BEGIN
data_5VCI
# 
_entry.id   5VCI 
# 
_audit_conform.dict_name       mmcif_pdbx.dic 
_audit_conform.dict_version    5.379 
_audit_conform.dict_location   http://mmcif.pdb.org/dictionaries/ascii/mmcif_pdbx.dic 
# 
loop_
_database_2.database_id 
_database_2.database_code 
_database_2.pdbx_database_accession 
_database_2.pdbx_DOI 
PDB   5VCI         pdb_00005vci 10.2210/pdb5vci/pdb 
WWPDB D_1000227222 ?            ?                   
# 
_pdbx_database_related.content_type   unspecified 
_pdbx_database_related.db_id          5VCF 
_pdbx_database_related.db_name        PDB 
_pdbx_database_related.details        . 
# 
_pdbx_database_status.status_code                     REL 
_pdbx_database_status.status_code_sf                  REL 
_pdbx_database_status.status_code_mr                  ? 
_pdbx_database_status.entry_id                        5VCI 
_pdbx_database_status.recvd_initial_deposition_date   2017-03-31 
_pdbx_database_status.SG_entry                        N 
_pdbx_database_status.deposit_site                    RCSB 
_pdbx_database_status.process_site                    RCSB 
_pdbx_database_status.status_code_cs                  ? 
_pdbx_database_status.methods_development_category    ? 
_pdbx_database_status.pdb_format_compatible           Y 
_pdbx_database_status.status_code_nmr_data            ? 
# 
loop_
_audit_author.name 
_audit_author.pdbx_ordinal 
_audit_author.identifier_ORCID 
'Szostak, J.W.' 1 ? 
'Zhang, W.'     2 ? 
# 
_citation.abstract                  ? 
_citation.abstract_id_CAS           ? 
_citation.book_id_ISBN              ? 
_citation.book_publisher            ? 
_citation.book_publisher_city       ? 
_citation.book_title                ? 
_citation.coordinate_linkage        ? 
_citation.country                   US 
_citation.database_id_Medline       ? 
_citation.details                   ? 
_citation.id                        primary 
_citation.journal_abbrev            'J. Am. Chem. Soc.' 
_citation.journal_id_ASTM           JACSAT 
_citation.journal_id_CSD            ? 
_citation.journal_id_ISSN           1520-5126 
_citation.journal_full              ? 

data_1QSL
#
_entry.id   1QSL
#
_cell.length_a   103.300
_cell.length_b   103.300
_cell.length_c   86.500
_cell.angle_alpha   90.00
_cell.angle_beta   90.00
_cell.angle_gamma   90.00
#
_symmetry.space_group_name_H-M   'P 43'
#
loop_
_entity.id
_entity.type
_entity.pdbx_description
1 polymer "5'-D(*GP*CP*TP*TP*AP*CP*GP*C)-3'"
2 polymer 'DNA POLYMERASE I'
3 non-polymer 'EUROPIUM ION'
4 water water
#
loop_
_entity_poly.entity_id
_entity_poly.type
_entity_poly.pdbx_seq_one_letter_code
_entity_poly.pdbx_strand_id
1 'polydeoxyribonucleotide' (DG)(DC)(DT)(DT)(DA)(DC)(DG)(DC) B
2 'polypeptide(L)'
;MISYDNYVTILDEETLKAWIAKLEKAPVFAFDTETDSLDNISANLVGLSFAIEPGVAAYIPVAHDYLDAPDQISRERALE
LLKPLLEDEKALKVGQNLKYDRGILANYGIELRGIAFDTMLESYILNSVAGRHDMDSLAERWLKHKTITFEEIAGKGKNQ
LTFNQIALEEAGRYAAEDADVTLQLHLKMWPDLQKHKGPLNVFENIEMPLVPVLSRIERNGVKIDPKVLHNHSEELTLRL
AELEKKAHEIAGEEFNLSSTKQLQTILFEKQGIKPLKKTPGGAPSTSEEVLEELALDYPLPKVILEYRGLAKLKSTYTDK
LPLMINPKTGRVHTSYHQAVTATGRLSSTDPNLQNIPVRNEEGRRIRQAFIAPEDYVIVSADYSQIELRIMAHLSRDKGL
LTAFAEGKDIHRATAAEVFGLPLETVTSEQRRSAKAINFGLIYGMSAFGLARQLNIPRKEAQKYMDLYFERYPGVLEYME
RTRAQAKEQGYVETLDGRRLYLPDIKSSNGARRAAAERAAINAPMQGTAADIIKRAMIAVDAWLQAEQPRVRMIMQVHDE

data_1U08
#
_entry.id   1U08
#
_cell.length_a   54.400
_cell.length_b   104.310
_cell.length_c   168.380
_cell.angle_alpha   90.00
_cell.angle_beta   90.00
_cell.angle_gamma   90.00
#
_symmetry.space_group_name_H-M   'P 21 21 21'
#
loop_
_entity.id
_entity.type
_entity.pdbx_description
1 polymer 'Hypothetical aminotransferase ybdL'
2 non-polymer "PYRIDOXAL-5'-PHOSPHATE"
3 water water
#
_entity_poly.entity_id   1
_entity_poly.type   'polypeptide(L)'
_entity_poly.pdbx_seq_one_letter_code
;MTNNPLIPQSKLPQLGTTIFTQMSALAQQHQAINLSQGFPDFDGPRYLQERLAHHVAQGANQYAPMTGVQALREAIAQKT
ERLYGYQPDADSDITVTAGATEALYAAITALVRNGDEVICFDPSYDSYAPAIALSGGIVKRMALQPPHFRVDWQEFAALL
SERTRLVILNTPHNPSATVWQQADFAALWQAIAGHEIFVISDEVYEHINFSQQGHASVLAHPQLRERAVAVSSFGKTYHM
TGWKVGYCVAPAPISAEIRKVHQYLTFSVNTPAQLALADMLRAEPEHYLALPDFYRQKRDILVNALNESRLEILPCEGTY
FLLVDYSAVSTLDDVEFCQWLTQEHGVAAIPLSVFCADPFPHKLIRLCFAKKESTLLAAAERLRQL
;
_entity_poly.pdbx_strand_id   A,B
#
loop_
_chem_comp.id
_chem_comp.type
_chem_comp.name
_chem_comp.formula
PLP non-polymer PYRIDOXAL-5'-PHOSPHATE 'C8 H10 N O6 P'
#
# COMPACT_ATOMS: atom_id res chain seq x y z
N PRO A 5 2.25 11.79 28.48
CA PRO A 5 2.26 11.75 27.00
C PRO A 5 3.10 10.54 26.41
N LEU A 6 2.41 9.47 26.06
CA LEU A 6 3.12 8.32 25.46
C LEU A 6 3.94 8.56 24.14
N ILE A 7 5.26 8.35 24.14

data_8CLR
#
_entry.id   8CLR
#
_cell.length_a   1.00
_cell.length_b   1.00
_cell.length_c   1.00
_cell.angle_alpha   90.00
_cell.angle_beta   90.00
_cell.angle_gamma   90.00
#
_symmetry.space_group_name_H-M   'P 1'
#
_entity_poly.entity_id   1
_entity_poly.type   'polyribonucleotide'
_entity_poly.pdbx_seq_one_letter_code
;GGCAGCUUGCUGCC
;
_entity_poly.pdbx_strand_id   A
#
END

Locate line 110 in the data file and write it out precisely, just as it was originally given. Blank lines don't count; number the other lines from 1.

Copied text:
_entity.pdbx_description